In fact, what is true of “Jai Bhavani” is what separates all of Sabbah’s work in Indian music: Turn up the bass and drums, keep the melodic aspects (flutes, strings) woven within the texture of rhythm, and cap it off with some of the most beautiful vocals around. Hence the hypnotic rhythm created both by the drums and Rana Singh’s voice on “Koi Bole Ram Ram.” What Sabbah has done in his forty-four year career in turntablism is understand how to bridge numerous things, generations and cultures topping that list. Taking Singh’s lyrics about the essence underlying divine names, he moves it from a ritual gathering to a dance floor (another form of ritual gathering, really). Music that was important for one culture’s mythology becomes relevant to the world . . . .
Throughout his nine-year career on Six Degrees, Sabbah has redefined the way we experience the folk music of India, Pakistan, Morocco and Algeria. He has brought it up to date for a technologically-inclined, digitally-consumed Western audience without sacrificing an iota of integrity. That is, he has made the very notion of devotion sonically relevant to people who would have otherwise never happened to experience the rich traditions of these cultures. As the title aptly suggests, every one of these sixty-two minutes is filled with devotion. Regardless of the form you may or may not subscribe to, the essence is right here.
Along with the review, Ethnotechno were good enough to post Cheb’s new YouTube clip – a nice snippet of interview and good (albeit brief) concert footage:
Also found via Pull Up The People… This is M.I.A.’s “World Town” set to Bollywood (and Kollywood) film clips. This is fantastic!
A couple of months back, I wrote a post on Nazia Iqbal, a singer from the North-West Frontier of Pakistan who is very popular in that area and in Afghanistan. That was a more traditional example of Pashto music (if I’m not mistaken), and this is something a bit different. Personally, I think it’s great that she’s branched out and is trying some kind of fusion, with a modern dance beat, etc. (Actually, it sounds much more Punjabi to me – which would make sense, I guess, if it’s based on an Indian song, as the notes at YouTube say – called “Ek Pardesi Meri Dil Legaya”). I also do appreciate her attempt at English. (People are saying it isn’t very good(?), but from my perspective…I’m simply charmed by the accent.)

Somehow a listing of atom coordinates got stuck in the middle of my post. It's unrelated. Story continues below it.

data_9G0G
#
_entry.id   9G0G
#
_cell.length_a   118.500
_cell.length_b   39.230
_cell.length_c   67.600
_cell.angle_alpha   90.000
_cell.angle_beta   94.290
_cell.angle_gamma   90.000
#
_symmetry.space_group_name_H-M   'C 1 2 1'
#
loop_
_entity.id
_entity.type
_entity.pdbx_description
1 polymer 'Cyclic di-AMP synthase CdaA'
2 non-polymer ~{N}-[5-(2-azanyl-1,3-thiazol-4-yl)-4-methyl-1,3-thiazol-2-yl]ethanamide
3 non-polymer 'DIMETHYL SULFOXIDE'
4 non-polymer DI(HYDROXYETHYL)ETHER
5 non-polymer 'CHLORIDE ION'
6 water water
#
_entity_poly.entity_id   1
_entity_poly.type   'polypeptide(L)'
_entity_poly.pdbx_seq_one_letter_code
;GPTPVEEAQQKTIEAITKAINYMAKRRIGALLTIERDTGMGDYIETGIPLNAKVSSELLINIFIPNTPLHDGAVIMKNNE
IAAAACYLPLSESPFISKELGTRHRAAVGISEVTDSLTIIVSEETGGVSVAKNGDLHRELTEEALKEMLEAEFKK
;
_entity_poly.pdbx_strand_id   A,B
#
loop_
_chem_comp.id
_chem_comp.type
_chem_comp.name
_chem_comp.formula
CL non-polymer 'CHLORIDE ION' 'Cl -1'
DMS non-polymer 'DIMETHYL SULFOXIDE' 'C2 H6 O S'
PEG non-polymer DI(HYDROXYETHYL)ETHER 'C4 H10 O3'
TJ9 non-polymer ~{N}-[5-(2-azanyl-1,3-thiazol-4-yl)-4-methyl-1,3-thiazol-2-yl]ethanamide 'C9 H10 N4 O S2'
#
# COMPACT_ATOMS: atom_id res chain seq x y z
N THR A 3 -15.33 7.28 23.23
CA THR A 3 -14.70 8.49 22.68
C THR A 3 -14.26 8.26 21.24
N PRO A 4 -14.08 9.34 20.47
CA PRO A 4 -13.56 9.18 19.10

Judging by comments at YouTube, some Pashtuns are quite offended at her departure from their tradition, not to mention the dancing. Personally, I think that’s really too bad (not that they would care about my opinion – I shudder to think what some of those same people would want to do to me, if they met me). And actually, I’m very glad we all have a chance to hear and see such fine Pashtun singers.
Regarding, the dancers, I would agree on another point, that maybe they’re not so great, but I think they liven up a bit more in this video than in others that I’ve seen – though that also seems to offend some people more (oh well).
I do think it’s strange that Nazia Iqbal would want to fill her videos with dancers who aren’t nearly as pretty as she is. But maybe those are just my standards. (And I guess the dancers are a little younger – maybe that’s part of the reason? Who knows…)
Anyway, I’ve enjoyed this one; I hope other people do too.
[P.S. Six months later, revisiting this post with a much more extensive Bollywood education… Of course it’s based on Ek Pardesi Meri Dil Legaya! That makes it even more amusing…